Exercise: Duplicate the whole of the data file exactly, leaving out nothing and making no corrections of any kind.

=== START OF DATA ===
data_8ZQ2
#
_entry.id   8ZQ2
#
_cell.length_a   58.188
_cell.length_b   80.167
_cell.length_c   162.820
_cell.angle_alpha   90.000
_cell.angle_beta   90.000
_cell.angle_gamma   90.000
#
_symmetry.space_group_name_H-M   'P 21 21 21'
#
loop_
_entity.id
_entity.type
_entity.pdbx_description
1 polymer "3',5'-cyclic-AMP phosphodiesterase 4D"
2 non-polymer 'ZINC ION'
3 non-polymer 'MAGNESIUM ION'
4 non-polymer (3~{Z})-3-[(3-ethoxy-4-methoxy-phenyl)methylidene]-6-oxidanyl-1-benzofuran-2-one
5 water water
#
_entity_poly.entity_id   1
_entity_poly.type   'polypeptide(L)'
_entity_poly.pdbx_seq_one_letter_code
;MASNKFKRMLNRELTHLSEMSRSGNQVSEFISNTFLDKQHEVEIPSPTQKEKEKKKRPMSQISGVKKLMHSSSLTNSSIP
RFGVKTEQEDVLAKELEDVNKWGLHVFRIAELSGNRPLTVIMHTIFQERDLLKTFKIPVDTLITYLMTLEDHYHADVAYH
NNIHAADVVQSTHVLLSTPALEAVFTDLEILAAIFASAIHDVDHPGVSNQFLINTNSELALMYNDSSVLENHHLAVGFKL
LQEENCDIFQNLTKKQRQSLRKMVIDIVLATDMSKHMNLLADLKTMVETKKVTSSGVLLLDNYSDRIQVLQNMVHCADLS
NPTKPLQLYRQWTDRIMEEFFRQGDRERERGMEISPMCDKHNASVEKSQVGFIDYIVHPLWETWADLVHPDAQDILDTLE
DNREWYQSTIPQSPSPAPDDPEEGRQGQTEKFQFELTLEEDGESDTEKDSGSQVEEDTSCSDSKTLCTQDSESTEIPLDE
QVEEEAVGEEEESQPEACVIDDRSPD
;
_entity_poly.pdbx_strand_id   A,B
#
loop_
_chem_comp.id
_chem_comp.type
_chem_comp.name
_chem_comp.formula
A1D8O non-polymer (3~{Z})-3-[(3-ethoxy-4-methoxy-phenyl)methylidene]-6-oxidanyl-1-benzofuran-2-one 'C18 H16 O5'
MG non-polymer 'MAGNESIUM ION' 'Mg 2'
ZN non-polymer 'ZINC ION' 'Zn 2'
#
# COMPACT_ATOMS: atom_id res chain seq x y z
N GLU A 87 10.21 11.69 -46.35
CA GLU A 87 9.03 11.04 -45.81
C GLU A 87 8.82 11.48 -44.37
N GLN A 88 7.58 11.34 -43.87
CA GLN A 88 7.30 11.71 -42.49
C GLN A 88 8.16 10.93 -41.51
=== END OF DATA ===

data_8ZQ2
#
_entry.id   8ZQ2
#
_cell.length_a   58.188
_cell.length_b   80.167
_cell.length_c   162.820
_cell.angle_alpha   90.000
_cell.angle_beta   90.000
_cell.angle_gamma   90.000
#
_symmetry.space_group_name_H-M   'P 21 21 21'
#
loop_
_entity.id
_entity.type
_entity.pdbx_description
1 polymer "3',5'-cyclic-AMP phosphodiesterase 4D"
2 non-polymer 'ZINC ION'
3 non-polymer 'MAGNESIUM ION'
4 non-polymer (3~{Z})-3-[(3-ethoxy-4-methoxy-phenyl)methylidene]-6-oxidanyl-1-benzofuran-2-one
5 water water
#
_entity_poly.entity_id   1
_entity_poly.type   'polypeptide(L)'
_entity_poly.pdbx_seq_one_letter_code
;MASNKFKRMLNRELTHLSEMSRSGNQVSEFISNTFLDKQHEVEIPSPTQKEKEKKKRPMSQISGVKKLMHSSSLTNSSIP
RFGVKTEQEDVLAKELEDVNKWGLHVFRIAELSGNRPLTVIMHTIFQERDLLKTFKIPVDTLITYLMTLEDHYHADVAYH
NNIHAADVVQSTHVLLSTPALEAVFTDLEILAAIFASAIHDVDHPGVSNQFLINTNSELALMYNDSSVLENHHLAVGFKL
LQEENCDIFQNLTKKQRQSLRKMVIDIVLATDMSKHMNLLADLKTMVETKKVTSSGVLLLDNYSDRIQVLQNMVHCADLS
NPTKPLQLYRQWTDRIMEEFFRQGDRERERGMEISPMCDKHNASVEKSQVGFIDYIVHPLWETWADLVHPDAQDILDTLE
DNREWYQSTIPQSPSPAPDDPEEGRQGQTEKFQFELTLEEDGESDTEKDSGSQVEEDTSCSDSKTLCTQDSESTEIPLDE
QVEEEAVGEEEESQPEACVIDDRSPD
;
_entity_poly.pdbx_strand_id   A,B
#
loop_
_chem_comp.id
_chem_comp.type
_chem_comp.name
_chem_comp.formula
A1D8O non-polymer (3~{Z})-3-[(3-ethoxy-4-methoxy-phenyl)methylidene]-6-oxidanyl-1-benzofuran-2-one 'C18 H16 O5'
MG non-polymer 'MAGNESIUM ION' 'Mg 2'
ZN non-polymer 'ZINC ION' 'Zn 2'
#
# COMPACT_ATOMS: atom_id res chain seq x y z
N GLU A 87 10.21 11.69 -46.35
CA GLU A 87 9.03 11.04 -45.81
C GLU A 87 8.82 11.48 -44.37
N GLN A 88 7.58 11.34 -43.87
CA GLN A 88 7.30 11.71 -42.49
C GLN A 88 8.16 10.93 -41.51